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About the Author
Vincent I. Polley is chair of the ABA's Standing Committee on CLE and a member of the ABA Journal's editorial board. Mr. Polley was a founding member of the Internet Law & Policy Forum, and is a Life Fellow of the American Bar Foundation, an arbitrator on the AAA's Commercial Panel, and a member of the American Law Institute. A graduate of Harvard College, Mr. Polley received his law degree from the University of Michigan.
Table of Contents
Introduction xviiBy Judy Miller and Harvey Rishikof, Immediate Past ChairsAcknowledgments Section ICyberseCurity baCkground CHAPTER 1xxi 1 Purpose of This Handbook 3Jill D. Rhodes and Robert S. LittCHAPTER 2Understanding Cybersecurity Risks 11Lucy L. ThomsonI. New TechnologiesCreateUnprecedentedChallengesforLawyers 11A. Responsibilities to Protect Sensitive and Confidential Data 15B. Lawyers and Law Firms Are Prime Targets: TheSignificant Resulting Damage 16II. Protecting theConfidentiality,Integrity,andAvailabilityofData 17III. Security BreachesontheRise:ThreatsandVulnerabilitiesIllustrated 20A. Hacking and Advanced Persistent Threats 20B. Social Engineering and Phishing Attacks 22C. Ransomware 25D.Business E-mail Compromise 28iiiiv CONTENTS • Malicious Insiders 29 • Mobile Devices 31 • Cloud Computing and Wi-Fi Risks 34 • Improper Disposal of Personal Information 35 • Business Partners Can Be a Weak LinkA Two-EdgedSword for Law Firms 36 • Addressing Threats and Risks to Law Firm Security 38 • What Is “Information Security”? 38 • Why Is Information Security Important? 39 • Who Is Responsible? 39 • The Need for Risk Assessment 39 • Achieving Optimal Network Security through Continuous Monitoring 41 • Steps to Protect Confidential Law Firm Records and Prevent DataBreaches: Top Considerations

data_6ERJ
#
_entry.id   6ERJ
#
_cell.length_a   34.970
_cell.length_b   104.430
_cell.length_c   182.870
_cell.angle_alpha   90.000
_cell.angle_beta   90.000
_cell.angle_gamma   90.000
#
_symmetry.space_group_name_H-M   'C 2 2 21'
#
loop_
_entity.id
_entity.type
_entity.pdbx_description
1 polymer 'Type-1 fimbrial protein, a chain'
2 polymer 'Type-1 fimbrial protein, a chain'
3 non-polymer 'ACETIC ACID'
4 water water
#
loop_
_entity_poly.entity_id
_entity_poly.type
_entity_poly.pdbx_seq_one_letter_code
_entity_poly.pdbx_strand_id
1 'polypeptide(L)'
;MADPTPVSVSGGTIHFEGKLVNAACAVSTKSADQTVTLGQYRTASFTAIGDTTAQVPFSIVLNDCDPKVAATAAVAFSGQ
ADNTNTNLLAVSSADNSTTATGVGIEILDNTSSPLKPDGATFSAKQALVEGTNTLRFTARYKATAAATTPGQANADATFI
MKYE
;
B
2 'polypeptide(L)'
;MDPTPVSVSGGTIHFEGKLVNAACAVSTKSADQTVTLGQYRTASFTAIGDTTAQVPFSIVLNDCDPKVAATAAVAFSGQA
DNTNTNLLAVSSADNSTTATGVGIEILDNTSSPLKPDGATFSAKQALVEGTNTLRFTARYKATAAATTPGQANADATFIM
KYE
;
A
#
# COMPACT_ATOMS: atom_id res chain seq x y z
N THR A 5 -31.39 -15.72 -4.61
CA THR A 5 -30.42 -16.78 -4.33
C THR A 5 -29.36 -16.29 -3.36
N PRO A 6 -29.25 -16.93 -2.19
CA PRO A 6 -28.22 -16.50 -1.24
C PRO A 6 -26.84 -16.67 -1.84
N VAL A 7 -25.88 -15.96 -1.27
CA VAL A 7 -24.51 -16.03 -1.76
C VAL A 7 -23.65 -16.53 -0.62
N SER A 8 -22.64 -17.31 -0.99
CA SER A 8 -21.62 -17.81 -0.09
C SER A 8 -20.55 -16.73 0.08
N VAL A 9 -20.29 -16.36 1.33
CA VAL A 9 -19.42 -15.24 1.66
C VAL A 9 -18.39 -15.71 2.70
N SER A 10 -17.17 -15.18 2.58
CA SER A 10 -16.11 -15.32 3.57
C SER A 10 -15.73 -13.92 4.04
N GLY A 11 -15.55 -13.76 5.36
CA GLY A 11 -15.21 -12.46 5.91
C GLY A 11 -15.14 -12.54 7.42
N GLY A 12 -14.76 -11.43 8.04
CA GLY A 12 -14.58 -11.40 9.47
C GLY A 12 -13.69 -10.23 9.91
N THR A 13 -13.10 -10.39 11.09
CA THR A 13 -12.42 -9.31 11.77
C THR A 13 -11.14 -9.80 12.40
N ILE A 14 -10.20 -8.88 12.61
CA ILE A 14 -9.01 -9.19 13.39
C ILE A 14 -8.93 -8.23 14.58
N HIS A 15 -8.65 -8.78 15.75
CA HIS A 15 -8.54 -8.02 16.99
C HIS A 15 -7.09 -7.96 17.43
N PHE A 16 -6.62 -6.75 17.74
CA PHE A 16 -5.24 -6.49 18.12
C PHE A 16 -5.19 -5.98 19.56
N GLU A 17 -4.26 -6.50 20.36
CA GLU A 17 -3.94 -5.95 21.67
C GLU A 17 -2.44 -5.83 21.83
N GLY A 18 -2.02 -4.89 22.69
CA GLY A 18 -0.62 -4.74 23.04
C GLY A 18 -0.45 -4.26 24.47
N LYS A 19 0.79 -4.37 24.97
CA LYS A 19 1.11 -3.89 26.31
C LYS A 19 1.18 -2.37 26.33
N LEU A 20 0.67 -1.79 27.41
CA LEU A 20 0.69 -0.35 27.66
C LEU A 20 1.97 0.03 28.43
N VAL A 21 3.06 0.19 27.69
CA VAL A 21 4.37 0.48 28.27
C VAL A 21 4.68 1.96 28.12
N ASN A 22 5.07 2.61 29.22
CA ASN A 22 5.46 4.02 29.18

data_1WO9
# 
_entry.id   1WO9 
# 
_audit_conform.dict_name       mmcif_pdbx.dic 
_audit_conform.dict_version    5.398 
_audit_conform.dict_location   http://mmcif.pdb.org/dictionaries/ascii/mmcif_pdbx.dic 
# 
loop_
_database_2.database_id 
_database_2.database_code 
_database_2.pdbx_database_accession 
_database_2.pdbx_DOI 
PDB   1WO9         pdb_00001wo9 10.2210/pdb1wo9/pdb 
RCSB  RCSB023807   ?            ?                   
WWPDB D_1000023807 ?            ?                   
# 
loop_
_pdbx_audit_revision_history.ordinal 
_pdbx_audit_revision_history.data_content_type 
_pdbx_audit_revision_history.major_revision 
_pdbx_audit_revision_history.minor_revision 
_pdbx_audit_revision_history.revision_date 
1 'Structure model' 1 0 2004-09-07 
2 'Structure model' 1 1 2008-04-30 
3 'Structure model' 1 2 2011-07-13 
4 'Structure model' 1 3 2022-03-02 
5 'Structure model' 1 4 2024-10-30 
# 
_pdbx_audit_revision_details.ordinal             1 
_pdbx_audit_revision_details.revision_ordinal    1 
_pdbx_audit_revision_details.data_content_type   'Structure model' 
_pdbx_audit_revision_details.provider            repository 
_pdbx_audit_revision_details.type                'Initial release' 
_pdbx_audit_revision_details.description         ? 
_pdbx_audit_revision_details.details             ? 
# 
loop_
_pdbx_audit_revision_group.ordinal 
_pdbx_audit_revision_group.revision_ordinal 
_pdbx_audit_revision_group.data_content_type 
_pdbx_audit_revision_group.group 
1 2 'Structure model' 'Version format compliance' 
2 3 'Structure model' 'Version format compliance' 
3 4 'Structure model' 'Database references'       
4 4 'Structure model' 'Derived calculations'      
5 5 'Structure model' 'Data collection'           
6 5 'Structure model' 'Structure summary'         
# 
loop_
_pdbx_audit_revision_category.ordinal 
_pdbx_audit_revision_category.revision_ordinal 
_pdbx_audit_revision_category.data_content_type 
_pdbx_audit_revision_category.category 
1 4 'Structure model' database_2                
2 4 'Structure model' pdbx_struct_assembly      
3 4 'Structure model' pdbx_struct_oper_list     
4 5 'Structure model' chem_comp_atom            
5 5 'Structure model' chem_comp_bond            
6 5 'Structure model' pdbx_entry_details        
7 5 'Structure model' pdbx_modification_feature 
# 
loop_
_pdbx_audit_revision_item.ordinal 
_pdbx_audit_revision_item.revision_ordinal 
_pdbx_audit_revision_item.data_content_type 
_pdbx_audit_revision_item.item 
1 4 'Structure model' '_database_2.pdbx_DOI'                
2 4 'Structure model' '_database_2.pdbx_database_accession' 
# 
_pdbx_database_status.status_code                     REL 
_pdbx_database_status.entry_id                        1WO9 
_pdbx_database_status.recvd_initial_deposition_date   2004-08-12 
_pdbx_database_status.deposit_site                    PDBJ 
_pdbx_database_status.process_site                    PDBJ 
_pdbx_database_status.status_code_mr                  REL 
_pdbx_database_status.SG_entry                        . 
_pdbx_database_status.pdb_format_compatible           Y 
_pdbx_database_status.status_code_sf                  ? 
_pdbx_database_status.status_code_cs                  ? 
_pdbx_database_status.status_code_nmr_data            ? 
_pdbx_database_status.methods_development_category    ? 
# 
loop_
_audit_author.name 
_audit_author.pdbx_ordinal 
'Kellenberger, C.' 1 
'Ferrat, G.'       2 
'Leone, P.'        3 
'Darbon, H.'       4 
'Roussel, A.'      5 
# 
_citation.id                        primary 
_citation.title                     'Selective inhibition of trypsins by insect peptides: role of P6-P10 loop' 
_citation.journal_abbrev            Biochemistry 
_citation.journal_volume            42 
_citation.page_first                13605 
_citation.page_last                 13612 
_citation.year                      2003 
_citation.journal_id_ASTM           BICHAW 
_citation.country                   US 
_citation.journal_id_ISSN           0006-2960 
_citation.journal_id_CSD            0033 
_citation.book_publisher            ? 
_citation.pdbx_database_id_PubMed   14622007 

CHAPTER 3Understanding Technology: What Every Lawyer Needsto Know about the Cyber Network 45Paul RosenzweigI. The GrowthoftheCyberNetwork 46II. The StructureoftheCyberNetwork 47III. Changing Architectures 48IV. Threats ontheCyberNetwork 50V. Defensive SystemsandEnterpriseChallenges 53VI. TopTenConsiderations 57Section IILawyers’ LegaL and ethiCaL obLigations to CLients 59CHAPTER 4Lawyers’ Legal Obligations to Provide Data Security 61Thomas J. Smedinghoff and Ruth Hill BroI. Overview 61A. What Is Data Security? 61B. Security Law: The Basic Security Obligations 64CONTENTS v • The Duty to Provide Data Security 65 • What Is the Duty? 65 • To Whom Does the Duty Apply? 65 • What Is the Source of the Duty? 67 • What Data Is Covered? 70 • What Level of Security Is Required? 72 • The Legal Requirements for “Reasonable Security” 73 • Rules Governing Specific Data Elements and Controls 88 • Frameworks for Reasonable Security 89 • The Duty to Notify of Security Breaches 92 • What Is the Source of the Duty? 92 • What Is the Statutory Duty? 93 • When Does a Contract-Based Duty Arise? 95 • Practical Considerations: A TopTen List 96 CHAPTER 5International Norms 99Conor Sullivan, Kelly Russo, and Harvey RishikofI. Introduction 99II. International Norms and International Regulatory Framework 100A. Tallinn 101B. United Nations 101C. International Organization for Standardization (ISO) 103III. Key LawsinEurope,LatinAmerica,China,Russia 104A. European Union 104B. Latin America 108C. China 108D.Russia 110IV. Notable U.S.Incidents/Cases 111V. How InternationalCyberNormsAffectLegalPractice 113CHAPTER 6Lawyers’ Obligations to Provide Data Security Arisingfrom Ethics Rules and Other Law 115Peter Geraghty and Lucian T. PeraI. ABA Formal Opinion477R 115vi CONTENTSII. Lawyer EthicsRules 118A. Confidentiality 118B. Competence 123C. Supervision of Lawyers and Nonlawyers 125III. The Law ofLawyering 126IV. Examples oftheEmergingApplicationofEthicsandLawyeringLawto NewTechnology 127A. E-mail 127B. Portable Devices and Other Devices That Retain Data 131C. Metadata Leaks 133D.Outsourcing 134E. Cloud Computing 136F. Social Media 138V. Conclusion 141CHAPTER 7Occasions When Counsel Should Consider Initiating a Conversation about Cybersecurity with the Client 145Roland L. Trope and Lixian Loong HantoverI. Introduction 145A. The Problem: Lawyers and Law Firms Have BecomeHigh-Priority Targets for Cyber Attacks 145B. Preparations that Lawyers and Law Firms Would BeWise to Make 149II. Nine OccasionsThatWarrantDiscussionofCybersecurity 150A. At the Start of a Representation 151B. When the Client Enters a Regulated Field of Activity 153C. When Cybersecurity Regulations are Issued, Amended,or Judicially Reinterpreted 154D.When Litigation, Enforcement Action, or InvestigationIs Reasonably Anticipated 156E. When the Client Experiences a Cyber Incident 158CONTENTSvii • When Counsel Experiences a Cyber Incident or When Reports of Cyber Incidents Demonstrate the Law Firm’s Need to Enhance Its Safeguards of Client ConfidentialInformation 160 • When the Client Anticipates Being the Buyer or Target in a Merger or Acquisition, Particularly If Counsel Anticipates the Need for a Review of the Transactionby CFIUS 162 • When the Client Anticipates Providing Goods or Services for New Communications Technologies in a Regulated Sector, Such As Providing IoT Devices for Use inConnected Vehicles 169 • For In-House Counsel, When the Client/Organization Embarks on a Major Transition in Its Corporate or Commercial Activities and May Be Tempted to DeviseSoftware to Circumvent Regulatory Obstacles 172 • Practical Considerations 180Section IIIunderstanding different LegaL PraCtiCe settings 185 CHAPTER 8Large Law Firms 187Alan Charles Raul and Michaelene E. HanleyI. Introduction toCybersecurityforLargeLawFirms 187II. Cybersecurity IssuesandChallengesforLargeFirms 191III. How LargeLawFirmsMayAddressCyberRisk 197A. Governance and Strategy 198B. Cyber Preparedness 200C. Administrative, Technical, and Physical Measures 201D.Vendor Management 201E. Incident Response and Threat Intelligence 202F. Data Recovery and Business Continuity 203G.Continual Process Improvements 203IV. TopTenConsiderations forLargeLawFirmLawyers 204viii CONTENTSCHAPTER 9Cybersecurity for the Little Guys 207Theodore L. BanksCHAPTER 10In-House Counsel 219Angeline G. Chen • The Cyber Threat Landscape for In-House Counsel 219 • Role Differentiation 220 • The In-House Perspective 222 • Duties and Responsibilities 224 • Fundamentals of What In-House Counsel Needs to Know 225 • The Basics 225 • The Amorphous and Unusual Nature of the ThreatCompared to Traditional Risks 226 • Establishing Essential Relationships 227 • Distinguishing Compliance in Operational Mattersfrom Market-Based Considerations 229 • Be Prepared 229 • Understand as Much as You Can about the Risks 229 • Ensure That the Company’s Governance Framework Encompasses Cybersecurity, and Develop Cyber Incidentand Cyber Breach Plans That Align with That Framework 231 • Identify and Establish Key Relationships and Be Part ofthe Team 234 • Identify Legal Issues Associated with a Cyber Incident 235 • Cultivate a Cyber-Aware Culture and Community 238 • Responding to a Cyber Incident 238 • Identify the Attack and Damage 238 • Limit the Damage 239 • Record and Document 239 • Engage and Notify 240 • Correct and Close 240 • In the Aftermath 240 • Special Considerations 242 • Summary and Tips 242 CHAPTER 11Considerations for Government Lawyers 245Sandra Hodgkinson, Clark Walton, and Timothy H. Edgar • Government Cyber Lawyers and Their Mission 247 • Department of Defense (DoD) 247 • Department of Homeland Security (DHS) 248 • Department of Justice (DoJ) 249 • Department of Treasury 249 • Other Agencies 249 • Government Data: An Increasing Problem of Data Insecurity 250 • Government Centric Attacks: National Security and CriticalInfrastructure 253 • Significant U.S. Cyber-Related Laws 256 • Best Practices for the Government Lawyer for Cybersecurity 259CHAPTER 12Public Interest Attorneys 263Michelle Richardson • Introduction: Why Public Interest Attorneys ShouldBe Concerned 263 • Issues and Strategies 265 • Defining What Information to Protect: Nonprivilegedbut Sensitive Data 265 • Budget Constraints 265 • Use of Interns and Volunteers 267 • Cultural Hurdles 268 • Special-Needs Clientele 268 • Takeaways and To-Dos 269 CHAPTER 13Get SMART on Data Protection:Trainingand How to Create a Culture of Awareness 271Ruth Hill Bro and Jill D. RhodesI. Data ProtectionTrainingBasicsandCorePrinciples 271A. Why Train on Data Protection? 272B. What Does SMART Training Look Like? 275x CONTENTS • SMART Training in Action 279 • Understanding the Basics of Employees: Roleand Generational Differences 279 • Building an Effective and Diverse Program 280 • Measuring Success (Through Phishing Campaignsand Other Means) 283 • TenKey Points 284Section IVinCident resPonse and Cyber insuranCe Coverage 287CHAPTER 14Best Practices for Incident Response: Achieving Preparedness through Alignment with Voluntary Consensus Standards 289George B. Huff Jr., John A. DiMaria, and Claudia Rast • Introduction 289 • Business Continuity and Management of the LawFirm’s Business Risks 290 • The Cybersecurity Framework 292 • ISO 22301, the International Standard for Business ContinuityManagement Systems 295 • Global Benchmark for BCMS Requirements 295 • Law Firms: Steps for Establishing Your Firm’sBusiness Continuity Program 296 • Information and Communications TechnologyReadiness for Business Continuity 300 • ISO 27001: Challenges for Law Firms of All Types and Sizes 301 • Threats, Disruptions, and Trends 302 • Impacts of Extended ICT DisruptionsA CommonCyber Incident Scenario 303 • Best Practices for Cyber Incident Response 304Conclusion CHAPTER 15Cyber Insurance for Law Firms and LegalOrganizations 313Kevin P. Kalinich and James L. Rhyner • Insurance as a Cyber Risk Management Tool 313 • Professional Liability Insurance Policies May Cover Some CyberIncidents 315 • Cyber Insurance Coverage Can Mitigate the Costs of an Incidentin SeveralRespects 317 • Policy Wording Varies and Often Requires Customization to MatchIdentified andQuantifiedExposures 322 • Cyber Insurance Market Constraints 330 • Regulatory Constraints 330 • Capacity Constraints 330 • Insurance Placement Constraints 331 • How to Respond to a Loss or Claim 331 • TopTenConsiderations 332Conclusion 335Robert S. Litt and Jill D. Rhodes CHAPTER 4 APPENDICES: SELECTED SECURITYLAW STATUTES, REGULATIONS, AND CASESAppendix A. FederalStatutes 339Appendix B. StateStatutes 341Appendix C. FederalRegulations 349Appendix D. StateRegulations 353Appendix E. Best Practice Guidelines Issuedby FederalGovernmentAgencies 355Appendix F. Best Practices Guidelines Issuedby StateGovernmentAgencies 357Appendix G.CourtDecisionsreDutytoProvideDataSecurity 359Appendix H.CFPBDecisionandConsentDecree 361xii CONTENTSAppendix I. FTCDecisionsandConsentDecrees 363Appendix J.SECDecisionandConsentDecree 365CHAPTER 6 APPENDICES: ABA AND STATE BAR ASSOCIATION ETHICS OPINIONS AND OTHER RESOURCES REGARDING LAWYERS’ETHICAL OBLIGATIONS TO PROVIDE DATA SECURITY TO THEIR CLIENTSAppendix K. 367 • ABA Formal Ethics Opinions 367 • ABA Treatises and Annotated Model Standards 369 • State Bar Ethics Opinions That Have Addressed E-mailUsage (with Links to the Full Text Where Available) 370 • State Bar Ethics Opinions That Address Cordlessand Cell Phone Usage 383Appendix L. 385 • ABA Ethics Opinions 385 • ABA Treatises, Annotated Model Standards, and Other Resources on Metadata 386 • Digests of State Bar Ethics Opinions on Metadata 386Appendix M. 395 • ABA Formal Opinion Headnotes 395 • ABA Treatises and Annotated Model Standards 396 • Bar Association Reports 397 • Digests of State Bar Association Ethics Opinionson Outsourcing 397 • State Bar Ethics Opinions That Address Issues Similar to Those Addressed in ABA Formal Opinion 95-398 (allowing outside computer maintenance firms accessto law firm computer networks) 405Appendix N. 409 • ABA Reference Material and Bar Association Reportson Cloud Computing 409 • Digests of State Bar Ethics Opinions on CloudComputing 410